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See more synonyms for click on Thesaurus.com
  1. a slight, sharp sound: At the click of the latch, the dog barked.
  2. a small device for preventing backward movement of a mechanism, as a detent or pawl.
  3. Phonetics. any one of a variety of ingressive, usually implosive, speech sounds, phonemic in some languages, produced by suction occlusion and plosive or affricative release.
  4. any one of a variety of familiar sounds used in calling or urging on horses or other animals, in expressing reprimand or sympathy, or produced in audible kissing.
  5. Computers. the act of rapidly depressing and releasing a button on a mouse or other input device, usually the left-hand button, as to select an icon.
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verb (used without object)
  1. to emit or make a slight, sharp sound, or series of such sounds, as by the cocking of a pistol: The door clicked shut.
  2. Informal.
    1. to succeed; make a hit: If the play clicks, the producer will be rich.
    2. to fit together; function well together: They get along in public, but their personalities don't really click.
    3. to become intelligible.
  3. Computers. to rapidly depress and release one of the buttons on a mouse or other input device, usually the left-hand button: Just click on the link to get to the site.Compare right-click.
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verb (used with object)
  1. to cause to click.
  2. to strike together with a click: He clicked his heels and saluted.
  3. Computers.
    1. to select (a screen object) by rapidly depressing and releasing one of the buttons on a mouse or other input device, usually the left-hand button: Click “OK” to continue .Compare right-click.
    2. to rapidly depress and release (a button on a mouse or other input device): Click the trackpad button once.
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Origin of click

1575–85; perhaps imitative, but perhaps < Dutch klick (noun), klikken (v.)
Related formsclick·less, adjective



or klick, klik

noun Slang.
  1. a kilometer.
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Origin of click

1970–75 or earlier; probably special use of click1, but sense development unclear
Dictionary.com Unabridged Based on the Random House Unabridged Dictionary, © Random House, Inc. 2018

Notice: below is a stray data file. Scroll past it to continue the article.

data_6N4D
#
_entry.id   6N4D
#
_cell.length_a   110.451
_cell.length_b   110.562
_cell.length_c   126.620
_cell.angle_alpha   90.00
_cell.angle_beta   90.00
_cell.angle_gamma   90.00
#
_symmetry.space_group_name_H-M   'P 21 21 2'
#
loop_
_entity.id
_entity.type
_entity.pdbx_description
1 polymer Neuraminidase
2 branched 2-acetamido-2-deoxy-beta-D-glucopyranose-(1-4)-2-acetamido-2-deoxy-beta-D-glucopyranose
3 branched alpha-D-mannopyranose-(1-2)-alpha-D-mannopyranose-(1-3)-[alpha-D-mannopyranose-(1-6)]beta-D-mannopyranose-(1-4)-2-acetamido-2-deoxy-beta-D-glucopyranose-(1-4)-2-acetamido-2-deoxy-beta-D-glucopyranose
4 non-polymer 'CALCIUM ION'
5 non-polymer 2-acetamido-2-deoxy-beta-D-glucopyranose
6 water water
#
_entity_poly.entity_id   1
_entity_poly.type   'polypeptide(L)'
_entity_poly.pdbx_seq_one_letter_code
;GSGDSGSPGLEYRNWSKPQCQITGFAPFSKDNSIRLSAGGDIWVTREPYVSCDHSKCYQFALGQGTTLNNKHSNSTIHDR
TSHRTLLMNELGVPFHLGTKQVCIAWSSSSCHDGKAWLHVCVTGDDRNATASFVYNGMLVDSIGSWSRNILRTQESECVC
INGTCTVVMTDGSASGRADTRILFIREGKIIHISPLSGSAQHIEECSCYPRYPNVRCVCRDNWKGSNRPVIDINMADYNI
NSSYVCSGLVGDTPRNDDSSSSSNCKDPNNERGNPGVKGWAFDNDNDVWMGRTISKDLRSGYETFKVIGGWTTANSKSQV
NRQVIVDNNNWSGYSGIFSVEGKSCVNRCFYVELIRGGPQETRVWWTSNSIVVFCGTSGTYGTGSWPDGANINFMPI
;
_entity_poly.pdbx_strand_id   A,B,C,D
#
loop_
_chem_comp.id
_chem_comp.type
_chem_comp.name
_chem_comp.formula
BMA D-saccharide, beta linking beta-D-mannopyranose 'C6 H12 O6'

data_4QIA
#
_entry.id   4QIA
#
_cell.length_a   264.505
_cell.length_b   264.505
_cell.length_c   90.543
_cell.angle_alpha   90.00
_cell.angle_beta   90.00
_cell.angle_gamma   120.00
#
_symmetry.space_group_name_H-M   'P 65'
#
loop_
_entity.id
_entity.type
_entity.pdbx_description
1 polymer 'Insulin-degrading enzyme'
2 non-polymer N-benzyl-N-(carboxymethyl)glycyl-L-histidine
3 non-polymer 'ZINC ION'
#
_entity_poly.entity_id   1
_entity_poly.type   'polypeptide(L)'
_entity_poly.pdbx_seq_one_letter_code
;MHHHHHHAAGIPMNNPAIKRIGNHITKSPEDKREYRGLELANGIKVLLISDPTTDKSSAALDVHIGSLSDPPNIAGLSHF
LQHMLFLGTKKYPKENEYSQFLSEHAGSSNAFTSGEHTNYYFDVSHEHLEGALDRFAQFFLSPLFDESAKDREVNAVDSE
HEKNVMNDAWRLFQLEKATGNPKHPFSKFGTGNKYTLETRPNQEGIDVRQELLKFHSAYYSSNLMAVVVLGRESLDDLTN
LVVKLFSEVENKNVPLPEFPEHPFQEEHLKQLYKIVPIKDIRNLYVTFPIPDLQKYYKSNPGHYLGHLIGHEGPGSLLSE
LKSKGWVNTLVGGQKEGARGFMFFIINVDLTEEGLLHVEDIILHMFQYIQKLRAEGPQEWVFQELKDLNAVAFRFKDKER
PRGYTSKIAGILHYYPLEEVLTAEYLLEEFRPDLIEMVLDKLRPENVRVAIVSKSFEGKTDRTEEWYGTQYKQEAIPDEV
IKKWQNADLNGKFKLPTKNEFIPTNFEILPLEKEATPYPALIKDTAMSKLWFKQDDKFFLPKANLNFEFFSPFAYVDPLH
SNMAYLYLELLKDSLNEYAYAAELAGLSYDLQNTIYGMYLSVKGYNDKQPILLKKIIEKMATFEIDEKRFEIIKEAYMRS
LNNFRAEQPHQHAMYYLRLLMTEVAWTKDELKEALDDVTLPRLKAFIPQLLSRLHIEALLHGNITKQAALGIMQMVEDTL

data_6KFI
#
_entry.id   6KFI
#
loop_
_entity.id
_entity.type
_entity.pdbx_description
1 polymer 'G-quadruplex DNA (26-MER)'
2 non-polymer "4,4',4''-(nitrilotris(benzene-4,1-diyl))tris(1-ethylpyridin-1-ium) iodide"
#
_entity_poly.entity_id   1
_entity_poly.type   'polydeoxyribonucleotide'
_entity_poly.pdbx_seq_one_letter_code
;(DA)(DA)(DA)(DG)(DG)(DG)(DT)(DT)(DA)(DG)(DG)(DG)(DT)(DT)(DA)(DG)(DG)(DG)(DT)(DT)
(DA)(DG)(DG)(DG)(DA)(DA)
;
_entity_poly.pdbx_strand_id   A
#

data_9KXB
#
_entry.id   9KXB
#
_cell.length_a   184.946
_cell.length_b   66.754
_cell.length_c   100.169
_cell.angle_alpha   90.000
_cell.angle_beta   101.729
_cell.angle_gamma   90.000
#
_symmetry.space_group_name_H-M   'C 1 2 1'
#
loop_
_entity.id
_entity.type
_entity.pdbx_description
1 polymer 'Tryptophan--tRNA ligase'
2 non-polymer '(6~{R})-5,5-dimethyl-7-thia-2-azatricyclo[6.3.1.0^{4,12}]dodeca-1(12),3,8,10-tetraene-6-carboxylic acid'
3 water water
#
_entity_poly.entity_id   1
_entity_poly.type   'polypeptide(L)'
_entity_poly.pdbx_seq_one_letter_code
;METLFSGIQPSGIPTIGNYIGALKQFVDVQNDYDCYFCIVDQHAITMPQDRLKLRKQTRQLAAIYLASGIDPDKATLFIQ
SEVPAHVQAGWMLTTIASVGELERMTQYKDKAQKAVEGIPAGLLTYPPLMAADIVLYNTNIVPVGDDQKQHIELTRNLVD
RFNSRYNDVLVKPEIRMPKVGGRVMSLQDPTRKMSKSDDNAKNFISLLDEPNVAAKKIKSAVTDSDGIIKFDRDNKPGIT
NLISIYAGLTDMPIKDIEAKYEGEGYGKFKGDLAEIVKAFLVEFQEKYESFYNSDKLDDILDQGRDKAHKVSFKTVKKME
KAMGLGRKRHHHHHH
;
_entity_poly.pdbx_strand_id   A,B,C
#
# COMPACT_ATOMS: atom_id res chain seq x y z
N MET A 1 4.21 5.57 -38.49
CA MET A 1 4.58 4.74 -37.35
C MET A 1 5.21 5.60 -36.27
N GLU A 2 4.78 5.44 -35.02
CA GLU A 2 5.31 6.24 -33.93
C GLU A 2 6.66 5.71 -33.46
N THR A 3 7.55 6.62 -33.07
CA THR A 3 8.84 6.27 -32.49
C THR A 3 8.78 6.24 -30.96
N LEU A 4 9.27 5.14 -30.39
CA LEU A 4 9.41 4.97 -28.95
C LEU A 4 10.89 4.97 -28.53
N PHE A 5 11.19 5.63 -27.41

Related Words for click

snap, beat, bang, tick, clack, go, succeed, match

Examples from the Web for click

Contemporary Examples of click

Historical Examples of click

British Dictionary definitions for click


  1. a short light often metallic sound
    1. the locking member of a ratchet mechanism, such as a pawl or detent
    2. the movement of such a mechanism between successive locking positions
  2. phonetics any of various stop consonants, found in Khoisan and as borrowings in southern Bantu languages, that are produced by the suction of air into the mouth
  3. US and Canadian slang a kilometre
  4. computing an act of pressing and releasing a button on a mouse
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  1. to make or cause to make a clicking soundto click one's heels
  2. (usually foll by on) computing to press and release (a button on a mouse) or to select (a particular function) by pressing and releasing a button on a mouse
  3. (intr) slang to be a great successthat idea really clicked
  4. (intr) informal to become suddenly clearit finally clicked when her name was mentioned
  5. (intr) slang to go or fit together with easethey clicked from their first meeting
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Derived Formsclicker, noun

Word Origin for click

C17: of imitative origin
Collins English Dictionary - Complete & Unabridged 2012 Digital Edition © William Collins Sons & Co. Ltd. 1979, 1986 © HarperCollins Publishers 1998, 2000, 2003, 2005, 2006, 2007, 2009, 2012

Word Origin and History for click


1580s, of imitative origin (cf. Dutch and East Frisian klikken "to click; Old French clique "tick of a clock"). The figurative sense, in reference usually to persons, "hit it off at once, become friendly upon meeting" is from 1915, perhaps based on the sound of a key in a lock. Related: Clicked; clicking.

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1610s, from click (v.). Click-beetle attested from 1830.

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Online Etymology Dictionary, © 2010 Douglas Harper

click in Medicine


  1. A slight sharp sound, such as that heard from the heart during systole.
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The American Heritage® Stedman's Medical Dictionary Copyright © 2002, 2001, 1995 by Houghton Mifflin Company. Published by Houghton Mifflin Company.